• St Josephs Parish Grey Lynn
  • St John Vianney Parish Hillsborough
  • The Good Shepherd Balmoral

St John Vianney parish led a bakesale stall to further contribute to the cause. The generosity shown by each of the congregations has been immense. The Society of St Vincent de Paul would like to thank Fr Iosefo Timo, Fr Francis Poon & Monsignor Bernard Kiely for their support of the appeal in their respective parishes.

St Cuthbert’s join the Vinnies Youth Community

The Society of St Vincent de Paul wish to congratulate the staff and the new Vinnies leaders of St Cuthbert’s College for establishing their first Vinnies group. The first visit was built on connecting, sharing, learning, empathising and taking a closer look at their lives and those who are affected by poverty. During the session the staff shared about Vinnies Youth, the Charism and some of the work carried out by Society of St Vincent de Paul throughout Auckland. The response of the students was positive and the youth team expressed that it was such a privilege to be a part of St Cuthbert’s first meeting for 2019.

Developing their Toolkit: Vinnies Youth School Visits

Each week, Vinnies Youth collectives in the high schools gather for regular meetings. The purpose of these gatherings are to provide vision, and tools so that students can engage more effectively with people they serve. The Youth Team often run additional sessions within the high school to add to their expanding skillset. These include:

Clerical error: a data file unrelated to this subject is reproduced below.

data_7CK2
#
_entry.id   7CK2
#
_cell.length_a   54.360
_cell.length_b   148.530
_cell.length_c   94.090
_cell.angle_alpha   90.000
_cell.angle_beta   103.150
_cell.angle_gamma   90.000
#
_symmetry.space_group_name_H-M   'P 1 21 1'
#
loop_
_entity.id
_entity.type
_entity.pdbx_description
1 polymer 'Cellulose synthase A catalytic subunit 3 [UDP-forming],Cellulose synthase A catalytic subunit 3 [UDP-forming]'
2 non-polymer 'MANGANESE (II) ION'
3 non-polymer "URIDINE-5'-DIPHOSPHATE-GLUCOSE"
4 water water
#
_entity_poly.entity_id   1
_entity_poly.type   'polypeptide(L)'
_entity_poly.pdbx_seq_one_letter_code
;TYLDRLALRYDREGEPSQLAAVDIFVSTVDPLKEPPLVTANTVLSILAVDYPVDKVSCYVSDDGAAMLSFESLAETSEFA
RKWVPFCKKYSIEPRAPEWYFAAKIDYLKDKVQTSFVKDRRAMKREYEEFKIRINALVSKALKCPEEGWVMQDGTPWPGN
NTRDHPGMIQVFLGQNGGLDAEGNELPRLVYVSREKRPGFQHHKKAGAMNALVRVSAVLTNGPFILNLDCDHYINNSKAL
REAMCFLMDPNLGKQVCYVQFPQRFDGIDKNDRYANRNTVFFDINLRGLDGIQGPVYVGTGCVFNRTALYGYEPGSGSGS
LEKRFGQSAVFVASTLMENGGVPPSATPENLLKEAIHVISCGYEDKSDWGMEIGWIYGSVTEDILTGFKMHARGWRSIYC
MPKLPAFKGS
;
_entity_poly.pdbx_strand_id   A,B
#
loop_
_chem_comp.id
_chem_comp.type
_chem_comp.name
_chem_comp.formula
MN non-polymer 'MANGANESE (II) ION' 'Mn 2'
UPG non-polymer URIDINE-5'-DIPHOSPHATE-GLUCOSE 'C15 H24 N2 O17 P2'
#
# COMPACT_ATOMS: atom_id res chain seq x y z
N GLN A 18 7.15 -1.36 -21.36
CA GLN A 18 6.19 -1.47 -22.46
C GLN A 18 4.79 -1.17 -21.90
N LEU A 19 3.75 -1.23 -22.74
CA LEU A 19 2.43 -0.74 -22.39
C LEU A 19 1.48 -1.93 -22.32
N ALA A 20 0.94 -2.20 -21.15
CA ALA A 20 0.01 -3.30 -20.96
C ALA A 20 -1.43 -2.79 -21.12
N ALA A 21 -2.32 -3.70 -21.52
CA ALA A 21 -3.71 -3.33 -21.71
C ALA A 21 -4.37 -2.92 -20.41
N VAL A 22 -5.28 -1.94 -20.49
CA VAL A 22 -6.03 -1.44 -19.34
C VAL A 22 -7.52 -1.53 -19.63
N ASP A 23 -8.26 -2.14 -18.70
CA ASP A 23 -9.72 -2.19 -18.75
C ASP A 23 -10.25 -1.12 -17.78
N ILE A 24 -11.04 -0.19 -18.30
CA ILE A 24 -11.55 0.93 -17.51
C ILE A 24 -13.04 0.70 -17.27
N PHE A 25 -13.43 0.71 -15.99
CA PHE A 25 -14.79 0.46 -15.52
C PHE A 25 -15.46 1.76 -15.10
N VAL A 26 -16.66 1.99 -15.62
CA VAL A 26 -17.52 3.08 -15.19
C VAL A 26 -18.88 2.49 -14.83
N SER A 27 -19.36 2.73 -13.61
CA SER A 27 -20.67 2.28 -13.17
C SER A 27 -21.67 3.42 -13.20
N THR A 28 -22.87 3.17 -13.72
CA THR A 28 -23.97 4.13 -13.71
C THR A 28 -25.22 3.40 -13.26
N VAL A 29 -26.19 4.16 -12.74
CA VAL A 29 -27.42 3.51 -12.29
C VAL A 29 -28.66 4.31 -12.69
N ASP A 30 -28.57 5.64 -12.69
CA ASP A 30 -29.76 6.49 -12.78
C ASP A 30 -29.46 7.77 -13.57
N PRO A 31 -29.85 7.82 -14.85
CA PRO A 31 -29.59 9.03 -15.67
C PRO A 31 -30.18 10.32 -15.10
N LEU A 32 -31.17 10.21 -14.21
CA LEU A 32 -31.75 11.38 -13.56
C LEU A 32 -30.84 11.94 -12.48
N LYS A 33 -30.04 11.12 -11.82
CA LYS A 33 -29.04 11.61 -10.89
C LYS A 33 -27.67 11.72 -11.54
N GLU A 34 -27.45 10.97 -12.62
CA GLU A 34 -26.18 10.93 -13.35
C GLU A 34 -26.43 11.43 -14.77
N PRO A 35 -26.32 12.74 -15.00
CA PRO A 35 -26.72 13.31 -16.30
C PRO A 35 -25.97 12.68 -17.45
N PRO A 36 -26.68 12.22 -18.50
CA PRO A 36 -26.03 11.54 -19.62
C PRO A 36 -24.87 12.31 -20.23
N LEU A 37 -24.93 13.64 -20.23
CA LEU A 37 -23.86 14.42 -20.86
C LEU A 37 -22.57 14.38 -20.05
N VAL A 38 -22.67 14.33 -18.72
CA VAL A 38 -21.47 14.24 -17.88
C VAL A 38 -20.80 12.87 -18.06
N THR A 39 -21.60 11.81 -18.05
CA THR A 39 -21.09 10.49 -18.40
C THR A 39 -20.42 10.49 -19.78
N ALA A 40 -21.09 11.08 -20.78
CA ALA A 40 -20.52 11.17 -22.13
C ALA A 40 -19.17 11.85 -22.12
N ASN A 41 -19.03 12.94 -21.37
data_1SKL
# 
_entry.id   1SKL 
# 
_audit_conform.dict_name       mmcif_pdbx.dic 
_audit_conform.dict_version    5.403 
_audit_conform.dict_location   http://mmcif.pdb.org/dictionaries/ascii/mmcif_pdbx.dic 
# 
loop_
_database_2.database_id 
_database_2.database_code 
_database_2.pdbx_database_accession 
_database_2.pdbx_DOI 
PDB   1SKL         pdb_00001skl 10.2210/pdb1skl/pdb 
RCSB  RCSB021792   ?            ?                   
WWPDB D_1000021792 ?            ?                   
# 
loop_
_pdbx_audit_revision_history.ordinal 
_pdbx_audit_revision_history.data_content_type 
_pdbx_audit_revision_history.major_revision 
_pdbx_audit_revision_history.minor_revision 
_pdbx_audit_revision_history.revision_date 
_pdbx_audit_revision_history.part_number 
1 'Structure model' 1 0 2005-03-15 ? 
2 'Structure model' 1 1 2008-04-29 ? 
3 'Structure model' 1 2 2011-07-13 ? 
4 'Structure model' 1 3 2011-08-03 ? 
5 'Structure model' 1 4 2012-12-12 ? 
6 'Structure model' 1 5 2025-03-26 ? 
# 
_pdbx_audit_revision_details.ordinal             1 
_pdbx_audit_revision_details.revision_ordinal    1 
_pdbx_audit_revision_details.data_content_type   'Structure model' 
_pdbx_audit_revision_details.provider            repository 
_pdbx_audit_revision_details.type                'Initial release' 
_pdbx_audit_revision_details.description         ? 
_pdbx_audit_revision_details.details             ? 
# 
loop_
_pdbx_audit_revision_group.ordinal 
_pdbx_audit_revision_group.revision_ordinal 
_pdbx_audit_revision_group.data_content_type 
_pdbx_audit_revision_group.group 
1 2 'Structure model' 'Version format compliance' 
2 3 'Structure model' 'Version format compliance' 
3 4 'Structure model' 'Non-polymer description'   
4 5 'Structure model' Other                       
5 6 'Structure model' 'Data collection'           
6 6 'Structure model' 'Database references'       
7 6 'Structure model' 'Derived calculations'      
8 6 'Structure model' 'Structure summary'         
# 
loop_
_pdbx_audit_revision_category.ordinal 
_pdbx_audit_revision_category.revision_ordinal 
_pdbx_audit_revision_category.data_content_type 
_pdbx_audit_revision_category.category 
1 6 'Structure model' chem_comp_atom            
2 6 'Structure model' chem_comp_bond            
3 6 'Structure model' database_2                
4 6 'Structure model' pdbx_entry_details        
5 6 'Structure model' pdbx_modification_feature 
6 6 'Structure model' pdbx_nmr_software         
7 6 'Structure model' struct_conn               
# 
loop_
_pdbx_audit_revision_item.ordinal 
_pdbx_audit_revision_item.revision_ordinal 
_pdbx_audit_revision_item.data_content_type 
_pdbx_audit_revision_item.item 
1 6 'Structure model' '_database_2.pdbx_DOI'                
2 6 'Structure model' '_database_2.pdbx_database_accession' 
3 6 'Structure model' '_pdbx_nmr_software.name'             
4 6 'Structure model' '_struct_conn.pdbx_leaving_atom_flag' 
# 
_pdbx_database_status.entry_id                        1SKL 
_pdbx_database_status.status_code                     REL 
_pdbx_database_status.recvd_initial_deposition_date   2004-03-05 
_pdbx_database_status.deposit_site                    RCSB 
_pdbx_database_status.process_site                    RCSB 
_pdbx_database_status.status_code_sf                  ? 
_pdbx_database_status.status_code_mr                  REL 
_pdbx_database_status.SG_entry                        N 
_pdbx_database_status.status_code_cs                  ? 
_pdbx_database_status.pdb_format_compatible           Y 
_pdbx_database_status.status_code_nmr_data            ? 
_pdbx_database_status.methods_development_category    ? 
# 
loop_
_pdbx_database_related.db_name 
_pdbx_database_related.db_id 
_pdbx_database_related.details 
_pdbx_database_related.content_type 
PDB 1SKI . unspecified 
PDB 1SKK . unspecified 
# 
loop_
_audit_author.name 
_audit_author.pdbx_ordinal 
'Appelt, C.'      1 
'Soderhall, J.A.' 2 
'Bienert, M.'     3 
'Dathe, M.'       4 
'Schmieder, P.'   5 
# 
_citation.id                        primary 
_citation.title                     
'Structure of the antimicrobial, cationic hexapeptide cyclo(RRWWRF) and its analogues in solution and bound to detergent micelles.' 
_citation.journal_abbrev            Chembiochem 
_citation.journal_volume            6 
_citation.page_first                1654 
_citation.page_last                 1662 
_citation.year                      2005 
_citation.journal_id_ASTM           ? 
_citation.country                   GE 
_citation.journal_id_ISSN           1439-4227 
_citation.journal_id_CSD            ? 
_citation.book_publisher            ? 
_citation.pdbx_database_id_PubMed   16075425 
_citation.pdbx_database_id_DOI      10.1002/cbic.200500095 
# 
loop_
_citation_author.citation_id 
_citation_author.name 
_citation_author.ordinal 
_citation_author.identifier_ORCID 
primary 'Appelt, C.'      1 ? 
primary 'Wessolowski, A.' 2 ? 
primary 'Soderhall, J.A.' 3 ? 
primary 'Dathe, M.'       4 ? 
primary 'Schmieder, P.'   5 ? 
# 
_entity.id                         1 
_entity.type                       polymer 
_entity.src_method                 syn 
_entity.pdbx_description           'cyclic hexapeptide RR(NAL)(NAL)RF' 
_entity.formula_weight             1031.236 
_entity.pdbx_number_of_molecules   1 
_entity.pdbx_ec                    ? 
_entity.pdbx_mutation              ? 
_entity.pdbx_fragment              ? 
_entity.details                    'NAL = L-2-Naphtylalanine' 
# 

• Empathetic skills e.g storytelling, compassionate understanding etc.
  • Guiding skills e.g. motivating one another, public speaking etc.
  • Learning skills e.g. Critical thinking etc. 
  • Facilitating skills e.g. listening, recognising potential, team building etc. 
  • Creative skills e.g. inspiring, empowering etc. 

The development of these skills have allowed students to think more deeply about their involvement in the community, and how they can put their learnings into practice as they lead their respective service projects.

Cans for Christmas – Food Appeal

Cans for Christmas was established in 2015 as a community building project between the Catholic Schools around New Zealand to donate cans of food to their local St Vincent de Paul or Foodbank. This time last year, Cans for Christmas had grown to include 47 schools in 2018 and raised 22,000 cans of food for those in need. Earlier in the month of August, some of the Cans for Christmas team have begun dropping off hundreds of crates of food. These are destined for families in need within the community over the Christmas period. 

Supporting the local opshop